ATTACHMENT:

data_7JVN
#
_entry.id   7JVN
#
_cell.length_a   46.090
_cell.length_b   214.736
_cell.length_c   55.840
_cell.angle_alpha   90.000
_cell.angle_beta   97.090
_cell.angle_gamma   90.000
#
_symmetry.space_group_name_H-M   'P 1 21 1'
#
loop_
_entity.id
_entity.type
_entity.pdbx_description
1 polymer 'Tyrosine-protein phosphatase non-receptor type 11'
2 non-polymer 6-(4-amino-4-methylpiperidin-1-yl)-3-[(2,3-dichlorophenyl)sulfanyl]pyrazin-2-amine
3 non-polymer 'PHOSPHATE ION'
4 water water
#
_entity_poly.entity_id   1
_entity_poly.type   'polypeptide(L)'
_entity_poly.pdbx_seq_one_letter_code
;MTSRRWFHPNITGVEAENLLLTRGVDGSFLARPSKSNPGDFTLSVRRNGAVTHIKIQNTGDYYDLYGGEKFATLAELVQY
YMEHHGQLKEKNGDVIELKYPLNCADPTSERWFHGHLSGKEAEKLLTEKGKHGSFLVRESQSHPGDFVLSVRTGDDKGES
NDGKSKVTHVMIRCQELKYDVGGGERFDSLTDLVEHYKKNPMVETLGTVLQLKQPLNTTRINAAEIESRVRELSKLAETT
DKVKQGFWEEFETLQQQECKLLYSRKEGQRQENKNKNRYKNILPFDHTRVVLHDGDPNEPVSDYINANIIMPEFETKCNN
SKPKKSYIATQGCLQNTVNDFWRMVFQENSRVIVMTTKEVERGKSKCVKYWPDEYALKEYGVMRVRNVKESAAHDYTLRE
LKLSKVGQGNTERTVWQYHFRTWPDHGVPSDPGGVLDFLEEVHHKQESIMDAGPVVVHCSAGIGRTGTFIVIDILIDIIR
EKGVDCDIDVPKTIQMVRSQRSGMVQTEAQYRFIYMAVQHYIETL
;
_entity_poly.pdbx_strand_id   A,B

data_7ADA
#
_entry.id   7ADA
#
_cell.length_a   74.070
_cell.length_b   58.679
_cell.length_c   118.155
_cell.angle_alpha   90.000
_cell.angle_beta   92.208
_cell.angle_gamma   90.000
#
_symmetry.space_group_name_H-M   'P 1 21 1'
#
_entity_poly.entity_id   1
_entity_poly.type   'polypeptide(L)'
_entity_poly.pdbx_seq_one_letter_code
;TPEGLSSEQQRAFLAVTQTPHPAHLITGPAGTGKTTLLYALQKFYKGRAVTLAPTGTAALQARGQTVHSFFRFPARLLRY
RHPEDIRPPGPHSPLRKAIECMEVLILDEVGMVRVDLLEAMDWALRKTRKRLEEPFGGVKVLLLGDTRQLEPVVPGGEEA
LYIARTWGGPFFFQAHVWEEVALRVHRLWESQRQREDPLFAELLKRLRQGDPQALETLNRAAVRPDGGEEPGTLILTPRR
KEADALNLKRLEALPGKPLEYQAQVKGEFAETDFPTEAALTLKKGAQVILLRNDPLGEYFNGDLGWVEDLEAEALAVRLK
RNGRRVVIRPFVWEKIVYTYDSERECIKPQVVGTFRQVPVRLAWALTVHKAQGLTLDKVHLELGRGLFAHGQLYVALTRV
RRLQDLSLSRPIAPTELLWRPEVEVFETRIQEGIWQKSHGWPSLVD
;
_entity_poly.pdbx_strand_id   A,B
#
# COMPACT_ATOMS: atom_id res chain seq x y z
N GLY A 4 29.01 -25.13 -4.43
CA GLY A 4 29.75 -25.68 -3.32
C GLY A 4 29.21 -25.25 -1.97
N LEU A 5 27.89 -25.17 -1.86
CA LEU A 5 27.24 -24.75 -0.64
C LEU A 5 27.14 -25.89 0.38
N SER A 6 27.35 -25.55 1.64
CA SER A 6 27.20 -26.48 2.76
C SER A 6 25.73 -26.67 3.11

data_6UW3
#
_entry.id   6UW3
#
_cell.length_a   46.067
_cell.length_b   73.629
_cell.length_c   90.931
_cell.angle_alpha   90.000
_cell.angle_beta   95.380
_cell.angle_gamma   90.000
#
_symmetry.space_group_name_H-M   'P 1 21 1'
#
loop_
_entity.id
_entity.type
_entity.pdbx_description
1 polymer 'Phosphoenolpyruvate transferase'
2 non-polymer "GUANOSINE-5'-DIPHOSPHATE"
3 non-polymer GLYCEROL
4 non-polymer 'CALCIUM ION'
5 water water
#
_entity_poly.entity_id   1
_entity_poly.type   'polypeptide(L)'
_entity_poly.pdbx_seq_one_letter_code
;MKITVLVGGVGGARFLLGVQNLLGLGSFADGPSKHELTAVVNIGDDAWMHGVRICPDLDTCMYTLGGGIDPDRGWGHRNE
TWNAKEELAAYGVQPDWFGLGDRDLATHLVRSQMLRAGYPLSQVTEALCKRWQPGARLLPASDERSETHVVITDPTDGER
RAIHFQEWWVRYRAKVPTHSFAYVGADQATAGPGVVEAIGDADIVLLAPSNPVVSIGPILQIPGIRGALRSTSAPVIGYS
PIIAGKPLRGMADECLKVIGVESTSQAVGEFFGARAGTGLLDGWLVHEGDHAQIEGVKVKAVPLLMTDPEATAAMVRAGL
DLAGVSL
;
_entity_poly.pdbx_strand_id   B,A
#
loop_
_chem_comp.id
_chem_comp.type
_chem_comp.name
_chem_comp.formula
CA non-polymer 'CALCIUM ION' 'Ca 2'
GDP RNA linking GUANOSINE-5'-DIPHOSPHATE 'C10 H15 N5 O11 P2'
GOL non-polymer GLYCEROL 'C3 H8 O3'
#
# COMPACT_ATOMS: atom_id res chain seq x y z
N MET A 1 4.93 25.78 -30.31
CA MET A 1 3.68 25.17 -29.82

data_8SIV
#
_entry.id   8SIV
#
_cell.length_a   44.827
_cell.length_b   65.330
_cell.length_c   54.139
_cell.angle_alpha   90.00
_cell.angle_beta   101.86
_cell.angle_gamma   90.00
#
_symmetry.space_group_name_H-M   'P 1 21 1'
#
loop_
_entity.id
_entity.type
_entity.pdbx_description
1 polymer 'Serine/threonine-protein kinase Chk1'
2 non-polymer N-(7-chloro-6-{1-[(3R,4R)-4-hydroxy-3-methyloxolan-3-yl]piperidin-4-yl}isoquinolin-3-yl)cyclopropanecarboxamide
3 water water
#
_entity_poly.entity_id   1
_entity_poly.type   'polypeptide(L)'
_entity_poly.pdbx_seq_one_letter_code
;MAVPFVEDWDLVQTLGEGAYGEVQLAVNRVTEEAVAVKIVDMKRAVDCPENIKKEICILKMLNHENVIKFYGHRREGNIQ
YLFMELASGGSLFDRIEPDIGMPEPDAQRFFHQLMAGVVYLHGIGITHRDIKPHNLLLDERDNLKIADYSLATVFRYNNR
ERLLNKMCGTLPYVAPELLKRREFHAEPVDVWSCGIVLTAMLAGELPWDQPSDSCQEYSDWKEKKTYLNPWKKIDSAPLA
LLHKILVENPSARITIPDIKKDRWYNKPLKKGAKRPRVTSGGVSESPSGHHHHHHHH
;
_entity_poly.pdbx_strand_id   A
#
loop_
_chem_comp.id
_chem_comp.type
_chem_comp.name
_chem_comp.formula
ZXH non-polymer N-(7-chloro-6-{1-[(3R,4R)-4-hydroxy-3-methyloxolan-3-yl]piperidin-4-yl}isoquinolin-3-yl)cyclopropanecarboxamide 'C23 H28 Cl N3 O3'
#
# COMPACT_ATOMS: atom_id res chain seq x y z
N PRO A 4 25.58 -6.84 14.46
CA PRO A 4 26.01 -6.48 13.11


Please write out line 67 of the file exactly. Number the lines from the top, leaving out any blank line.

N SER A 6 27.35 -25.55 1.64